To help with this issue,  peabody & I published a CHDK script that gives you an Auto mode that lets you define acceptable ranges for your Tv, Av and Sv settings.  You get to define the iris "sweet spot" range that way, pick what you consider acceptable noise level in your ISO setting, and select the needed shutter speed for your subject.   We put these into a KAP application to give KAP users the choice of what to use but the code is generic enough to be used in almost any shooting circumstance if you want to experiment and not just accept somebody else's opinion about what is needed.  As defined above,  it can't change the laws of physics - which we fully understand - it just puts you in charge to make your own choices.


Update :  as long as I'm creating a monster post,  I should probably tag on a basic definition of f-stop. People sometimes assume that the f-stop is the diameter of the lens iris opening.  While it is related to the diameter,  it is also related to the lens focal length, which is essentially distance from the center of the lens to the camera's sensor.  Simply put, f-stops are the ratio of that focal length to the lens iris diameter.  It gives you a standard, "unitless" measure of the amount of light that will pass through a give lens.  To the average user,  the lens focal length is fixed for a given zoom position,  so adjusting the f-stop appears to be the same thing as adjusting the iris opening. The key here is that larger lens assemblies in DSLRs have a longer focal length, and so a physically wider opening can have the same f-stop number as a smaller opening in a P&S with a short focal length. And that smaller opening means diffraction becomes an issue for P&S camera lenses long before it affects DSLR camera lenses.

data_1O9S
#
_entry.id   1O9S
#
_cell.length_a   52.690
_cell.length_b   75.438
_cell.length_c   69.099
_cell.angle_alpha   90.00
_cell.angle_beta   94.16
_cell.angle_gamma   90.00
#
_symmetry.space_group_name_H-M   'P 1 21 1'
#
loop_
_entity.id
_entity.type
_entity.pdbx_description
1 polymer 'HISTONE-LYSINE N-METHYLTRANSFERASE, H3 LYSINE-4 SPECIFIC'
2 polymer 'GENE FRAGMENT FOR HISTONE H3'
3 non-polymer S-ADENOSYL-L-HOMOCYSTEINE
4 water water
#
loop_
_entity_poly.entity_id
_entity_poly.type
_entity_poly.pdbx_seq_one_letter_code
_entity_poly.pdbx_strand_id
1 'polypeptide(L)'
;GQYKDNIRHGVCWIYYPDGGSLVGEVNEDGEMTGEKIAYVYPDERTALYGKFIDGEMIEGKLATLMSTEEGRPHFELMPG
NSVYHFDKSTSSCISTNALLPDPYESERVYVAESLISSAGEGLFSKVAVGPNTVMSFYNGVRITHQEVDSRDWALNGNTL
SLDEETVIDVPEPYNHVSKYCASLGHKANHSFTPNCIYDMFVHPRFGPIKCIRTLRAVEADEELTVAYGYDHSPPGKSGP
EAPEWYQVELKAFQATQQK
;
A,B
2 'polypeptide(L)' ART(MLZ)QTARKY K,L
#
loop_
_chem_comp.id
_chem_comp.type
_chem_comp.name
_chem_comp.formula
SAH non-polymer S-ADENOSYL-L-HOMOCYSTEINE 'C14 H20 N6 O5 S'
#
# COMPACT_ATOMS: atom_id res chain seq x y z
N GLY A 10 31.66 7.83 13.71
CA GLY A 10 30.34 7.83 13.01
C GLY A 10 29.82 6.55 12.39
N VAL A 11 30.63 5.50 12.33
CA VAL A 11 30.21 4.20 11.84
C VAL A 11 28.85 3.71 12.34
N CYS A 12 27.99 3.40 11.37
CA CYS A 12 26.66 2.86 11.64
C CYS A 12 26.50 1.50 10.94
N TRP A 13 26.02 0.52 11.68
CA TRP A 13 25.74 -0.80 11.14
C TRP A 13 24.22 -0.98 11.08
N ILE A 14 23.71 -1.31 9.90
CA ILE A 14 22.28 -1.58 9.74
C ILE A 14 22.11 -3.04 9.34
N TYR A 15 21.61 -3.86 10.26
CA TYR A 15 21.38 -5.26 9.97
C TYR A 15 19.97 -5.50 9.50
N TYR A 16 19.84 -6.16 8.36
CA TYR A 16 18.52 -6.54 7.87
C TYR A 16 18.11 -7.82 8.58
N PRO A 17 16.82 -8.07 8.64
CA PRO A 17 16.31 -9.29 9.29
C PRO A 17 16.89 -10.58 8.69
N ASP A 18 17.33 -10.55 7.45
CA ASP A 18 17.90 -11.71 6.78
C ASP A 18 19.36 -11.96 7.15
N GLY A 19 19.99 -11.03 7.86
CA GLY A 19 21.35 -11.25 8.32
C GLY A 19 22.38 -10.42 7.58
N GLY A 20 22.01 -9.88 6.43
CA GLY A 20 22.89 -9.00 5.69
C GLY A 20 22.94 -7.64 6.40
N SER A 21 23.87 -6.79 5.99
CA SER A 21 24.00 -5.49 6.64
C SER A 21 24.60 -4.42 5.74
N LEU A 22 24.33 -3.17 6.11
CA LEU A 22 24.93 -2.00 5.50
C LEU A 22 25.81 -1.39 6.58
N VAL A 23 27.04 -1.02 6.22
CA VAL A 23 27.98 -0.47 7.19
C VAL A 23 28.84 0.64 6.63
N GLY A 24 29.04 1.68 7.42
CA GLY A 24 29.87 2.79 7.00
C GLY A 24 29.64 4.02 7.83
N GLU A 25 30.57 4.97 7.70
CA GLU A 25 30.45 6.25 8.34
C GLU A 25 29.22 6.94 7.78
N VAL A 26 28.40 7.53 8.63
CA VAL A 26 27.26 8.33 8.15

As a side note,  all this leads to some confusion when Canon quotes an f-stop range for their P&S cameras that don't actually have an adjustable iris.  The numbers they quote are across the zoom ranges as the lens focal length varies with zoom setting and therefore so does the f-stop.  For the most part,  the lens opening remains constant.

Update : fixed two small spelling "misteaks" in a very long post. Thanks to microfunguy for reading the whole post and pointing them out.
« Last Edit: 29 / October / 2013, 12:22:20 by waterwingz »
Ported :   A1200    SD940   G10    Powershot N    G16

Re: Canon SX230 HS
« Reply #12 on: 29 / October / 2013, 12:01:41 »
philmoz's post about the defraction limit

and

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increase in depth of field balances the defraction effects


and

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the laws of physics - which we fully understand


Are you sure ?

Do a Google search for 'defraction'  ?


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Offline kollamraja

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Re: Canon SX230 HS
« Reply #13 on: 30 / October / 2013, 00:56:31 »
Whoa!!